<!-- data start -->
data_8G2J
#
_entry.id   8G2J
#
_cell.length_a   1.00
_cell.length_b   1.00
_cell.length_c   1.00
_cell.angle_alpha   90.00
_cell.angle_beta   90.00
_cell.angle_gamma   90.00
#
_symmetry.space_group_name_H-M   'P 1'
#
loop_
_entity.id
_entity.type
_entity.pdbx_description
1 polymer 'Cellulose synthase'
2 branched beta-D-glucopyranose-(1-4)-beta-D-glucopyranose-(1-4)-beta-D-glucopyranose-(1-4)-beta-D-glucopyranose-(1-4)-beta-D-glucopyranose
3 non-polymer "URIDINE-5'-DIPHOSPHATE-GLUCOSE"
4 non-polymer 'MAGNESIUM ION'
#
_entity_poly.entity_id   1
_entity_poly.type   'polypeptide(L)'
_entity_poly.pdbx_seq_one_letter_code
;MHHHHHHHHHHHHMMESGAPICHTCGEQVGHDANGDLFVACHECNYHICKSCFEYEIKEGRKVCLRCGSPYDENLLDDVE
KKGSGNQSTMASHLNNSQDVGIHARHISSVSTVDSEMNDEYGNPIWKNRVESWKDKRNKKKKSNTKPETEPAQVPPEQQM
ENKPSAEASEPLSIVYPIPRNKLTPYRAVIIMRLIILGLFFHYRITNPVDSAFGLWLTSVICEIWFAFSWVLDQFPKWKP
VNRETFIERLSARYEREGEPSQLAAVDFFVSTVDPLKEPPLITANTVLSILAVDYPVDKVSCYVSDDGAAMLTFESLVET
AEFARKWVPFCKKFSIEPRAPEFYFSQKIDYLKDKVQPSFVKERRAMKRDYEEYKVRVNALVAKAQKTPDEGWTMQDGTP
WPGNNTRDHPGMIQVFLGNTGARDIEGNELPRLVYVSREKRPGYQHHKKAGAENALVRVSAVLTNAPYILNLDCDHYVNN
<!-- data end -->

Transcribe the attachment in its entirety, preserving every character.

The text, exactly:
data_8G2J
#
_entry.id   8G2J
#
_cell.length_a   1.00
_cell.length_b   1.00
_cell.length_c   1.00
_cell.angle_alpha   90.00
_cell.angle_beta   90.00
_cell.angle_gamma   90.00
#
_symmetry.space_group_name_H-M   'P 1'
#
loop_
_entity.id
_entity.type
_entity.pdbx_description
1 polymer 'Cellulose synthase'
2 branched beta-D-glucopyranose-(1-4)-beta-D-glucopyranose-(1-4)-beta-D-glucopyranose-(1-4)-beta-D-glucopyranose-(1-4)-beta-D-glucopyranose
3 non-polymer "URIDINE-5'-DIPHOSPHATE-GLUCOSE"
4 non-polymer 'MAGNESIUM ION'
#
_entity_poly.entity_id   1
_entity_poly.type   'polypeptide(L)'
_entity_poly.pdbx_seq_one_letter_code
;MHHHHHHHHHHHHMMESGAPICHTCGEQVGHDANGDLFVACHECNYHICKSCFEYEIKEGRKVCLRCGSPYDENLLDDVE
KKGSGNQSTMASHLNNSQDVGIHARHISSVSTVDSEMNDEYGNPIWKNRVESWKDKRNKKKKSNTKPETEPAQVPPEQQM
ENKPSAEASEPLSIVYPIPRNKLTPYRAVIIMRLIILGLFFHYRITNPVDSAFGLWLTSVICEIWFAFSWVLDQFPKWKP
VNRETFIERLSARYEREGEPSQLAAVDFFVSTVDPLKEPPLITANTVLSILAVDYPVDKVSCYVSDDGAAMLTFESLVET
AEFARKWVPFCKKFSIEPRAPEFYFSQKIDYLKDKVQPSFVKERRAMKRDYEEYKVRVNALVAKAQKTPDEGWTMQDGTP
WPGNNTRDHPGMIQVFLGNTGARDIEGNELPRLVYVSREKRPGYQHHKKAGAENALVRVSAVLTNAPYILNLDCDHYVNN